The ECHOES project – researching the effects of climate change on bird habitats along the Irish Sea
The ECHOES project is all about the interface between the land and sea - the mudflats and estuaries - and how likely this might be affected by climate change. This may be due to sea level rise and salt-water incursion.
These areas are also essential to the survival of many migratory bird species, amongst them Eurasian Curlew and Greenland White-fronted Goose, who come here to feed up over the winter. In the coming decades, it’s likely that we will see a ‘coastal squeeze’ - a loss of natural habitats to sea level rise on one side, and human activity on the other. What will happen to these migratory birds then? Can we do something to save them from extinction?
In December 2019, five organisations partnered up to increase our understanding of this problem. These are lead partner, Aberystwyth University, University College Cork (UCC), British Trust for Ornithology (BTO), Geo Smart Decisions Ltd and Compass Informatics Ltd – the ECHOES project.
The ECHOES project will run until June 2023. In this time, the partners within the project will map out the habitats to Eurasian Curlew and Greenland White-fronted Geese for our study sites in both Ireland and Wales.
Plenty of field research is being carried out by research teams from Aberystwyth University and BTO, along with dedicated volunteers. By learning about these birds’ movements and feeding habits using GPS tags, conclusions can be drawn on what they need to survive. In other words, the ECHOES project is providing an evidence-base for the protection of these coastal habitats. This is essential to inform the decision-making and strategies that are needed to manage them effectively for the future.
The ECHOES project is also developing open source digital tools that will help further inform our understanding of climate change impacts along the coastline. ECHOES researchers at Aberystwyth University, UCC and BTO combine field data with species distribution modelling, habitat and land cover mapping and climate projections. Compass Informatics Ltd use the data to develop tools to help predict changes to the coastline and decide what actions to take with regards to habitat preservation.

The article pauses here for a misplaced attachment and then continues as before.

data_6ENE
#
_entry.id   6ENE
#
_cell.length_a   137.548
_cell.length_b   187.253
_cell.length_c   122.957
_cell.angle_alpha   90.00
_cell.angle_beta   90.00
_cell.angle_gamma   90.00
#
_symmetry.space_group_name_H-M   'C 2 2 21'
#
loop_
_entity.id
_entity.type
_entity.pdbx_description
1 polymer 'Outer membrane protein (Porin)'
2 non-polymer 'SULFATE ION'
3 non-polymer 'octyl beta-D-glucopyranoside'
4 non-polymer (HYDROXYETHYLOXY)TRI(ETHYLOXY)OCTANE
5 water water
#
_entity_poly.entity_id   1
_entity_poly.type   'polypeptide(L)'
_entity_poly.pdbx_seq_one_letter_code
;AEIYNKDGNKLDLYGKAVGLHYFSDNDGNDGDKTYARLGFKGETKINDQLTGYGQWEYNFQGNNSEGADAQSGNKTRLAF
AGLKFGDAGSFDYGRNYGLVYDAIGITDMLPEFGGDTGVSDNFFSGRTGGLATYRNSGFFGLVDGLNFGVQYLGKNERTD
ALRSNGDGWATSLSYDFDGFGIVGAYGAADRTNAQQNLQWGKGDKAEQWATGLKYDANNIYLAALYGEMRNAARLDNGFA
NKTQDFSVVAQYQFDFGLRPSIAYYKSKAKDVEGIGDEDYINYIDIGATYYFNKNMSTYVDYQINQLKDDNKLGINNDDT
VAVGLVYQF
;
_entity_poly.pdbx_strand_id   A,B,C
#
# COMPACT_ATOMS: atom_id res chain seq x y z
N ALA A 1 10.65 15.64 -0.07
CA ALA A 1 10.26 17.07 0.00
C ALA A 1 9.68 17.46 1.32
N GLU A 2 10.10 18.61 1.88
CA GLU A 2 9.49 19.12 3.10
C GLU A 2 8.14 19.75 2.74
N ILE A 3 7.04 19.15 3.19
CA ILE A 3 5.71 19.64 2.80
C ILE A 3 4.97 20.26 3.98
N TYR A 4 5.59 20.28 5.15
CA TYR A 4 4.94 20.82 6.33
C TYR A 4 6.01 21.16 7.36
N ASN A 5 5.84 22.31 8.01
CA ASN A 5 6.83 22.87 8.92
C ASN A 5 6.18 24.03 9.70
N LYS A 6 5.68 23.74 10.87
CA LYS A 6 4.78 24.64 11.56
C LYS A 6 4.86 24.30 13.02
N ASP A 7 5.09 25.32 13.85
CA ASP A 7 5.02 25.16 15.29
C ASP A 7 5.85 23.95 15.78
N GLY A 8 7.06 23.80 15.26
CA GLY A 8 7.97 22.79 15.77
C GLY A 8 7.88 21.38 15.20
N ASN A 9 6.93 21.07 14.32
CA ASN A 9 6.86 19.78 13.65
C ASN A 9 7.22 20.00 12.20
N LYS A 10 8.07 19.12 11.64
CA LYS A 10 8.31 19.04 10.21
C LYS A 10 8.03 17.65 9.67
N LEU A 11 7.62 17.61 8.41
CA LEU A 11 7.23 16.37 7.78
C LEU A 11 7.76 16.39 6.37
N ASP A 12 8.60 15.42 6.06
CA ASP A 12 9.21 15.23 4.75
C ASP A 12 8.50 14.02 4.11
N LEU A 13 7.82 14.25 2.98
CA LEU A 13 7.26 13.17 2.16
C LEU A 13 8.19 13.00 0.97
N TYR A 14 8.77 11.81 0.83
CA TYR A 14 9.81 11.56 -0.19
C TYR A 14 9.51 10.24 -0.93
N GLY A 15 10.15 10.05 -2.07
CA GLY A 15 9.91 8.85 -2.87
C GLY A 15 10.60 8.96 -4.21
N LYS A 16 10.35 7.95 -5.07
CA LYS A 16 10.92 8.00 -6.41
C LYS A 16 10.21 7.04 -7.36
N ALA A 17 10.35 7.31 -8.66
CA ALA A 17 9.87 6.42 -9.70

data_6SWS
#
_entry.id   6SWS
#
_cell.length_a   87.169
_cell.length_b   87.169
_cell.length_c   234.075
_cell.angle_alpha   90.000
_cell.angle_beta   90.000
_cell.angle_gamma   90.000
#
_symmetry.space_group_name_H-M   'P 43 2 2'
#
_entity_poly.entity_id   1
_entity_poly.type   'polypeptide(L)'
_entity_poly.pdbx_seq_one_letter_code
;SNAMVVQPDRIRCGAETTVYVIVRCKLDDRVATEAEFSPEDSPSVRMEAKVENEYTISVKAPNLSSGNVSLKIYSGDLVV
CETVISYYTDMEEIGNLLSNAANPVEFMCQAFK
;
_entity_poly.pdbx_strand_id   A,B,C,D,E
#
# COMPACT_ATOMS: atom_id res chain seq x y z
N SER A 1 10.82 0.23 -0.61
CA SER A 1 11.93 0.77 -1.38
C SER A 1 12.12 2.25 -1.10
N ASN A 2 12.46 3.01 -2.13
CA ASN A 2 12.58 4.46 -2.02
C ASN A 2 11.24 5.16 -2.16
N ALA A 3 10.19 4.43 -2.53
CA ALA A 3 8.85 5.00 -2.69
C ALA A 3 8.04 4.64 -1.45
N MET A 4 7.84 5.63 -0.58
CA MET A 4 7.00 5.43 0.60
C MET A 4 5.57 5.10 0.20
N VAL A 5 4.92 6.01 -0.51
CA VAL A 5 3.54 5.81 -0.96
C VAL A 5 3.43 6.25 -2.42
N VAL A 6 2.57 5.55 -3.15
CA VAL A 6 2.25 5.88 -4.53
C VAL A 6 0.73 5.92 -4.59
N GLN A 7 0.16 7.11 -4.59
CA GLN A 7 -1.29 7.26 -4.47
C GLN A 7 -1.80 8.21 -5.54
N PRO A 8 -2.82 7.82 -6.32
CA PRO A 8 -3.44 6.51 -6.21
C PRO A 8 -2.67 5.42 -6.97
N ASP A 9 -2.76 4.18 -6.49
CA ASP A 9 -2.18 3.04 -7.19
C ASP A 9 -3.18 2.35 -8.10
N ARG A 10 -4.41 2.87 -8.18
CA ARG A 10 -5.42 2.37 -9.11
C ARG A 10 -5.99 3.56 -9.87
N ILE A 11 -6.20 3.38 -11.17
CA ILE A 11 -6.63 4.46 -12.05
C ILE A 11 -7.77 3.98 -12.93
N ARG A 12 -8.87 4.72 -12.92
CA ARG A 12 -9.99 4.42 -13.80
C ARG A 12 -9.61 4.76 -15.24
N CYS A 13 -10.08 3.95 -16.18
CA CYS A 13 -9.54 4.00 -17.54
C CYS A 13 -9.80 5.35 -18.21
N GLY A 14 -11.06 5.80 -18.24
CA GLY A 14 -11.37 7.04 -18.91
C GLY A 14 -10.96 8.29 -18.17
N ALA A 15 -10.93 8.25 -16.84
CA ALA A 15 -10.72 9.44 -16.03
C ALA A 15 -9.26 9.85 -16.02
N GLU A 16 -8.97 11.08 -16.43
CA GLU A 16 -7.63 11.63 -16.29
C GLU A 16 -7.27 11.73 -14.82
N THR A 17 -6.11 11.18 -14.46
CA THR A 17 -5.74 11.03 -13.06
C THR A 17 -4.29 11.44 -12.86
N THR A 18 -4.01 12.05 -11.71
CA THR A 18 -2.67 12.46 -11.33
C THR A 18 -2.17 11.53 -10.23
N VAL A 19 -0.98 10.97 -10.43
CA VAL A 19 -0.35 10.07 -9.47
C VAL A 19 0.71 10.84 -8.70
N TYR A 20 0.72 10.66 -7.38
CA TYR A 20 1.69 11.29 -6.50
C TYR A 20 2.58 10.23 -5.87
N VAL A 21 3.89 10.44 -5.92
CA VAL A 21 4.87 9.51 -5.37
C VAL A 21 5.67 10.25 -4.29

During the lifetime of the project, stakeholders from various sectors such as farmers, policy makers, site managers and landowners, are encouraged to contribute with feedback on how these tools should be designed to make them as useful as possible.
The ECHOES project is engaging with stakeholders and communities along the Irish Sea coastlines to raise awareness of its research. It is committed to stimulating discussion about the impacts of the climate emergency along our coastlines and how we can adapt to these. This engagement is made possible through talks, workshops, events, and competitions, as well as through mainstream media and social media.
By tagging overwintering Curlews, we can document how they move across their habitats. This will give us an understanding of what these birds need to survive. PHOTO: Rachel Taylor
Greenland White-fronted Geese used to be a common sight along the Irish Sea coastlines. In recent decades their numbers have declined dramatically. By knowing what they eat, we can draw conclusions on what sort of diet they require to cope with the flight back to Greenland. The ECHOES project is therefore analysing faecal samples from the geese. Vegetation samples are also collected and analysed in the lab. PHOTO: Edmund Fellowes.
Based on feedback from stakeholders, ECHOES is developing a digital platform, including an app, which is designed to assist anyone who manages coastal land along the Irish Sea. These tools will help identifying changes to coastal areas and habitats.
Stakeholder engagement is an important part of the ECHOES project. By engaging with coastal communities, such as schools, the project is raising awareness about climate change and adaptation along the coastlines in Ireland and Wales.
The ECHOES project is funded through the Ireland-Wales Programme 2014-2020, part-funded by the European Regional Development Fund through the Welsh Government, which focusses on seeking solutions to shared challenges on both sides of the Irish Sea.